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Mexican Rescuers are Pulling Survivors From Earthquake Rubble

Mexican Rescuers are Pulling Survivors From Earthquake Rubble
Brian Oaster

Volunteers and rescuers are working around the clock in central Mexico to bring earthquake survivors out of the wreckage of fallen buildings.

Tuesday afternoon, a 7.1 earthquake struck the state of Puebla, about 93 miles southeast of the nation’s capital, Mexico City. The earthquake has leveled at least 44 buildings in the capital and damaged thousands of others there and across the state of Puebla.

One of the most devastating fallen buildings is the Enrique Rebsámen primary school in southeastern Mexico City. The school was full of children when it collapsed. Of the 400 students who attend, 60 have been hospitalized and at least 30 have died. Parents and families anxiously wait outside for news of their children, while rescuers keep lists of those who have yet to be found.

The People of Mexico Uniting, Volunteering

Volunteers have taken the lead, not waiting for official instructions. Mexican citizens have come out in droves to help one another. People are forming human chains to gather and clear rubble, while parks and roundabouts have turned into makeshift distribution centers for supplies like water, blankets, and first aid supplies.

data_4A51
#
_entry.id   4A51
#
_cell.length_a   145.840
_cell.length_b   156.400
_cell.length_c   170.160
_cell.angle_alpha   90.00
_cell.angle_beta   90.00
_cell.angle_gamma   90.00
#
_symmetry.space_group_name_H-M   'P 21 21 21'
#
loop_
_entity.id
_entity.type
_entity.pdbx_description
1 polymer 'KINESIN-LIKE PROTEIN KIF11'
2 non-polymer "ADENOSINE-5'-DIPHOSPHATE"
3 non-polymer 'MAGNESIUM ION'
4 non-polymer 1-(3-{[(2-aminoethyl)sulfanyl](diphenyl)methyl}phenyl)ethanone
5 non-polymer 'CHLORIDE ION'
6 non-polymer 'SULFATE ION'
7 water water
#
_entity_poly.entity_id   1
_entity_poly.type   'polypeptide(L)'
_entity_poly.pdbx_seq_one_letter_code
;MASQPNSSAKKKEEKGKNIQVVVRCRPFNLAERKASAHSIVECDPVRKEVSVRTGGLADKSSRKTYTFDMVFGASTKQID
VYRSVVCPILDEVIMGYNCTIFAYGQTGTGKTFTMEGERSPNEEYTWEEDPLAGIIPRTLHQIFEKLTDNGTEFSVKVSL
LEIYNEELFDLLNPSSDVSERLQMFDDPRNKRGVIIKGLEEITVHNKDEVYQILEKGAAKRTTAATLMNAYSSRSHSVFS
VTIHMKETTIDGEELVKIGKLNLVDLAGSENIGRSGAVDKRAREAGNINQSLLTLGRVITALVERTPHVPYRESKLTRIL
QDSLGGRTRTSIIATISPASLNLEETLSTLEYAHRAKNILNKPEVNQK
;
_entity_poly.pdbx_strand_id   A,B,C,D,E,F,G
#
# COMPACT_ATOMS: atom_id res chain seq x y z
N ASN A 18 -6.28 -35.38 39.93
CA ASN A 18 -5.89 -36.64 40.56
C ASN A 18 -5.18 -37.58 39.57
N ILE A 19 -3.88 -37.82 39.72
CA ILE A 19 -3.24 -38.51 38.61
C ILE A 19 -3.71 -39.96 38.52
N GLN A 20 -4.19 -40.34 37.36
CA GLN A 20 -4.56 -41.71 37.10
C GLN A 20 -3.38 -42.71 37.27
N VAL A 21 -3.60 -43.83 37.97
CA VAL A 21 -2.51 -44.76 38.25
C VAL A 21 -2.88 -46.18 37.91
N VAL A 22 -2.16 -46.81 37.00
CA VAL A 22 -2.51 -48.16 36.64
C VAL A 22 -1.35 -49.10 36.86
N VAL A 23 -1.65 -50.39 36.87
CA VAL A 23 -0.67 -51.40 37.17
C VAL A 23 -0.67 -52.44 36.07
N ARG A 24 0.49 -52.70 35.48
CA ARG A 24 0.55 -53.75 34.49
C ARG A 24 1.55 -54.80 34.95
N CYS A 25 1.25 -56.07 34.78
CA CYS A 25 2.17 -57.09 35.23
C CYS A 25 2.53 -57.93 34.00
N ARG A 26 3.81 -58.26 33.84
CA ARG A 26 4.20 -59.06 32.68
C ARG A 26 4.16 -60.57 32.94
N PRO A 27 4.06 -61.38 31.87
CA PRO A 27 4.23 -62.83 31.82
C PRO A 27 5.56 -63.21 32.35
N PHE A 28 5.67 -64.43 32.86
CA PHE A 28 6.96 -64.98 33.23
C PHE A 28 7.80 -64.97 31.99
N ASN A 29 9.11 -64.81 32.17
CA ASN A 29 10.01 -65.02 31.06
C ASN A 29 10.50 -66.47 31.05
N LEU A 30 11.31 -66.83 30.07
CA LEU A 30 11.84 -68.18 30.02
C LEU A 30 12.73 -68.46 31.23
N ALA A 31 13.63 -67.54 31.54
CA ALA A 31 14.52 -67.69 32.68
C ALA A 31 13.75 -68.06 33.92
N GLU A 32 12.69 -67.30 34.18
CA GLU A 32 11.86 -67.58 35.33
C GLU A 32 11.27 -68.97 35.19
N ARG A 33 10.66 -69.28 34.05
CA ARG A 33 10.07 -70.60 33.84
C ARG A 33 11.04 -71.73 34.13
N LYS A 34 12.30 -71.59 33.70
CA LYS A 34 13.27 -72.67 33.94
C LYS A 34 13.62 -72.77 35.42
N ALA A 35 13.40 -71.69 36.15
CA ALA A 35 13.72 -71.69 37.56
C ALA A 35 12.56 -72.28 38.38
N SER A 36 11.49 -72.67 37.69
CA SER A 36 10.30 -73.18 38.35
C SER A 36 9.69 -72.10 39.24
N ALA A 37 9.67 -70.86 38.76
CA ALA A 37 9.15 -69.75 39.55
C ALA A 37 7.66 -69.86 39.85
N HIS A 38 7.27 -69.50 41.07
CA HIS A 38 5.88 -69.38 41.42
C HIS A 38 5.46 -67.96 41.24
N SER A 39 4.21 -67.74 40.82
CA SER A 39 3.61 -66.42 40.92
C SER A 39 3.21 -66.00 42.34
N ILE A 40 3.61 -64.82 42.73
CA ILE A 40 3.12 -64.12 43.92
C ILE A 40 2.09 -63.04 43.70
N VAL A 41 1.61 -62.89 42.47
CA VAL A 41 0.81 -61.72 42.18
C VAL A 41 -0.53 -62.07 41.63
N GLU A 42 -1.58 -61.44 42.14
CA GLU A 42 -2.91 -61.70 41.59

“It’s very characteristic of the Mexican people. We stand together,” medical student Christian Piñeiro told the New York Times as he handed out medication with a team of doctors. “Independent of the fact that there are gangs and crime,” he said, “the people unify against adversity.”

Volunteers are working around the clock to find people in the rubble of collapsed buildings. Some survivors, like Sergio Iván Ruíz, are still emerging from the wreckage. Rescuers pulled Ruíz from the ruins of an apartment building in the upscale Condesa neighborhood of Mexico City. He waited, trapped for 22 hours before anyone could get to him.

Rescuers heard cries for help coming from Ruíz, and from many others whom they were unable to reach in time. The earthquake’s current death toll is 230.


Presidential Responses

President Enrique Peña Nieto visited some of the devastated sites around the city, as well as the state of Morelos. He has declared three days of national mourning, in honor of the earthquake victims. “Mexico shares your pain,” he said, addressing the bereaved.

“As Mexicans, we have experienced difficult times because of earthquakes in the past, and we have learned to respond with dedication and a spirit of solidarity.” In a video address, he noted that many Mexicans will be without power in the days after the earthquake, but the priority is to find survivors in the rubble and administer medical attention to those in need.

United States President Trump called President Peña Nieto yesterday to express his condolences, according to a White House statement. It said that he has offered earthquake assistance in the form of search-and-rescue teams, which are being deployed to Mexico.

“God bless the people of Mexico City,” Trump tweeted. “We are with you and will be there for you.” Critics of President Trump noted his delay in reaching out to Mexico after the September 7th earthquake. He blamed Mexico’s poor cellphone reception.

Mexico’s Earthquake History

The earthquake struck only two weeks after the largest earthquake in a century hit southern Mexico, killing 90. By strange coincidence, it also fell on the 32nd anniversary of an 8.0 earthquake that killed thousands in Mexico City in 1985.

Another earthquake, of 6.9 magnitude, struck still farther south along Guatemala’s Pacific coastline in June.

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